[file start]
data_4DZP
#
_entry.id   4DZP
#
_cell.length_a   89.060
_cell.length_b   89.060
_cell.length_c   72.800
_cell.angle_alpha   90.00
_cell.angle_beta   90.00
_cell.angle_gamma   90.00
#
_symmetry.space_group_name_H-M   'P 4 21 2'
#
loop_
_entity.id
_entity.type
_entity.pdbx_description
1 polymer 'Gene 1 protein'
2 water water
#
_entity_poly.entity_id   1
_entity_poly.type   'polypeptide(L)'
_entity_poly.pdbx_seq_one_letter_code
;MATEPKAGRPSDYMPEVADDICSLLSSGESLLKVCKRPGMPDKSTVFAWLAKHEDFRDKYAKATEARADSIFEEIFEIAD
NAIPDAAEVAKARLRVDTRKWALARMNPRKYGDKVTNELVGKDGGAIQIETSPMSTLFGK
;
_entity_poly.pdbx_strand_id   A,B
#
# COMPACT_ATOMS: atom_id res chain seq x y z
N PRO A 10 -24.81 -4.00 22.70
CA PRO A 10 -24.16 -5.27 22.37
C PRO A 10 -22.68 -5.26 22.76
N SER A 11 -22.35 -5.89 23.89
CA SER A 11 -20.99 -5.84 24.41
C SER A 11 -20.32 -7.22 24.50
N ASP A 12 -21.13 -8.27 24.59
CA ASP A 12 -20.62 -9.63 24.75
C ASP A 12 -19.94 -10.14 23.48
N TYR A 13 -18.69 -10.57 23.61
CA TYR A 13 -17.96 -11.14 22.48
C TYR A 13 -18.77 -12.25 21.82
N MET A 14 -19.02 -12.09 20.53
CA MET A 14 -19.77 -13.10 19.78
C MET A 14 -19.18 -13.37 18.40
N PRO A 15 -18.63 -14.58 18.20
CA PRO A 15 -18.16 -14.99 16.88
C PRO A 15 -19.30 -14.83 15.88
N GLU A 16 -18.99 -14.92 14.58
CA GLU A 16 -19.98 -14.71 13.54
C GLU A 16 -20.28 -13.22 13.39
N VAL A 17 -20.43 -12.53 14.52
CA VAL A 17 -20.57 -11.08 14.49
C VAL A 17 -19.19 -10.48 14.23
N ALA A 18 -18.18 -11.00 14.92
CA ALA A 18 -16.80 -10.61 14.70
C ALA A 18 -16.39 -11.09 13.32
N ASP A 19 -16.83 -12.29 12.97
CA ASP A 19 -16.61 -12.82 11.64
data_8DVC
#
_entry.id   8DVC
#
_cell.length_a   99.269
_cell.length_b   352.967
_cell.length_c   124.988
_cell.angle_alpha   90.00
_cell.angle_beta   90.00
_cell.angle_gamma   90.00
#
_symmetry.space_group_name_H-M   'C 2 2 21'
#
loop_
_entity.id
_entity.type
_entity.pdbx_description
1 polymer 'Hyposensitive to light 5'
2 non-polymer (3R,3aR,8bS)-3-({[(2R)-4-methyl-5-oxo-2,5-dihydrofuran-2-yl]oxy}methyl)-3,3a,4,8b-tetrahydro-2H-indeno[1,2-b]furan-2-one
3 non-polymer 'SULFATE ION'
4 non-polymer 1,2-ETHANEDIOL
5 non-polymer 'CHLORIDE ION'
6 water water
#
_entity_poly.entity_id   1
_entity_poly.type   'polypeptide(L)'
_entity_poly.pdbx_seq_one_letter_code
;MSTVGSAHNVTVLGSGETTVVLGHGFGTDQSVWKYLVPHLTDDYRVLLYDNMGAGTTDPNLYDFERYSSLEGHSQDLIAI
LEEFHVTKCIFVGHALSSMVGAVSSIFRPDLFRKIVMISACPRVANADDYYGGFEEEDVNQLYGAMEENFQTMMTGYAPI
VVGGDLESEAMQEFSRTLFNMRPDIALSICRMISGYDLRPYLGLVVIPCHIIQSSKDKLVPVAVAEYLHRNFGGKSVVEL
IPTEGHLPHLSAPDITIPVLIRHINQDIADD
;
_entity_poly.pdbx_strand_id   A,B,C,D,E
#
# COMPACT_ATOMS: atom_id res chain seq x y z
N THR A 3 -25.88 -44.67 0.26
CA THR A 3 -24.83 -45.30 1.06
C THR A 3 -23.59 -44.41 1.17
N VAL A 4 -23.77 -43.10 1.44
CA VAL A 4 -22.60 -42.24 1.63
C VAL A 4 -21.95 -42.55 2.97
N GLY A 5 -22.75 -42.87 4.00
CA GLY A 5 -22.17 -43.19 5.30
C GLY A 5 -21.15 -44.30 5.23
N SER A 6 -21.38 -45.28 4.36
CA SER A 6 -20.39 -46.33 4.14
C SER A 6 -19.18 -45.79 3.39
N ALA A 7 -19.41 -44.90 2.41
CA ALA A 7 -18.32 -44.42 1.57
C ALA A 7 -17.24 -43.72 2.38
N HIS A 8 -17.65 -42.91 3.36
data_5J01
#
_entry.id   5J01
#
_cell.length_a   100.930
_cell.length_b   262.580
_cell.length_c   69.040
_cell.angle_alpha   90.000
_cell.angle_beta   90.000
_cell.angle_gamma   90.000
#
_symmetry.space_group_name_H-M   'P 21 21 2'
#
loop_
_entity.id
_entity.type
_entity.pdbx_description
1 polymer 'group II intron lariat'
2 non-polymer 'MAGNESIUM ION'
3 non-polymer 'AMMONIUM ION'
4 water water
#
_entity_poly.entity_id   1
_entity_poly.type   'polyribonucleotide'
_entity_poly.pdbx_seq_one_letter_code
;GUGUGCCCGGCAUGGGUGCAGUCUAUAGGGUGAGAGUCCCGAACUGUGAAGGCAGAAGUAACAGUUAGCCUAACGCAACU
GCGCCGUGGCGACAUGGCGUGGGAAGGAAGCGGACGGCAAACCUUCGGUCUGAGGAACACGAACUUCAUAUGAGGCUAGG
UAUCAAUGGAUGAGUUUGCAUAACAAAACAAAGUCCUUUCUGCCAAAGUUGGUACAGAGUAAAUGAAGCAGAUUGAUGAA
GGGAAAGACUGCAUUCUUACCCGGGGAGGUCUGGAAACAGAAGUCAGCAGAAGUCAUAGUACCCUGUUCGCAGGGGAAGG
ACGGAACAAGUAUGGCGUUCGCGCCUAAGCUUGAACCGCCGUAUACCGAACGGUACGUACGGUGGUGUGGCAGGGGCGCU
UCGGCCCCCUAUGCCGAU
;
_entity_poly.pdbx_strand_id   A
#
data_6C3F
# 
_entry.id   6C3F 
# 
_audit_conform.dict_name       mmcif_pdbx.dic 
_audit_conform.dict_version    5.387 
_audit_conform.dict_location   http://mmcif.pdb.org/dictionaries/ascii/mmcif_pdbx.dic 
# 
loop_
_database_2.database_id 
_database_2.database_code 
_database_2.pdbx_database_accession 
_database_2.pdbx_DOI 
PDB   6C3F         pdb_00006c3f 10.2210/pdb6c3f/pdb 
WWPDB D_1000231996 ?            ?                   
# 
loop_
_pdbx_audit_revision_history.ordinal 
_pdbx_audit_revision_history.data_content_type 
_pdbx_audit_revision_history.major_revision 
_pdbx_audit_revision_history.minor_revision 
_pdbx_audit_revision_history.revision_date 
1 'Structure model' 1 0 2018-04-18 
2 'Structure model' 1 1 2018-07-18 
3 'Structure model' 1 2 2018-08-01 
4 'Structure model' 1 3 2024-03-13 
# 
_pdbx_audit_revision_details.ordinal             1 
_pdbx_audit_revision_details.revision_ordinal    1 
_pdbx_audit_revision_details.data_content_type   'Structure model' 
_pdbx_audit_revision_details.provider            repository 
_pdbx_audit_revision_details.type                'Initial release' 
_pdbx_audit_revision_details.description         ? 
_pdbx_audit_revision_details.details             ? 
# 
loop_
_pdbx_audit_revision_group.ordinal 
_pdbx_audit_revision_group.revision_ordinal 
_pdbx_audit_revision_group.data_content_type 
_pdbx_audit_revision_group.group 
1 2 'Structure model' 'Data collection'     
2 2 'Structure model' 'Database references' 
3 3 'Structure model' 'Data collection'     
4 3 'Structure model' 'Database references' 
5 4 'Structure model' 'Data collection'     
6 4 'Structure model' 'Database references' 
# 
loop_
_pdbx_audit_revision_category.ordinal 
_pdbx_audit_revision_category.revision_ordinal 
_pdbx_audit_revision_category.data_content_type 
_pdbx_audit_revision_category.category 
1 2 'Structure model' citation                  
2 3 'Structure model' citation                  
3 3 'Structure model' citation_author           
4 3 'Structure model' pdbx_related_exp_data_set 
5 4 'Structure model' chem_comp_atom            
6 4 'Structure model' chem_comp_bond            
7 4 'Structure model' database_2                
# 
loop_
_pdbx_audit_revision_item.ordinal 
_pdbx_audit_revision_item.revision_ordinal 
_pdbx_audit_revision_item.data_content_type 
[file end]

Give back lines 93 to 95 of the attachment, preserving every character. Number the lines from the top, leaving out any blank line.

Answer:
# COMPACT_ATOMS: atom_id res chain seq x y z
N THR A 3 -25.88 -44.67 0.26
CA THR A 3 -24.83 -45.30 1.06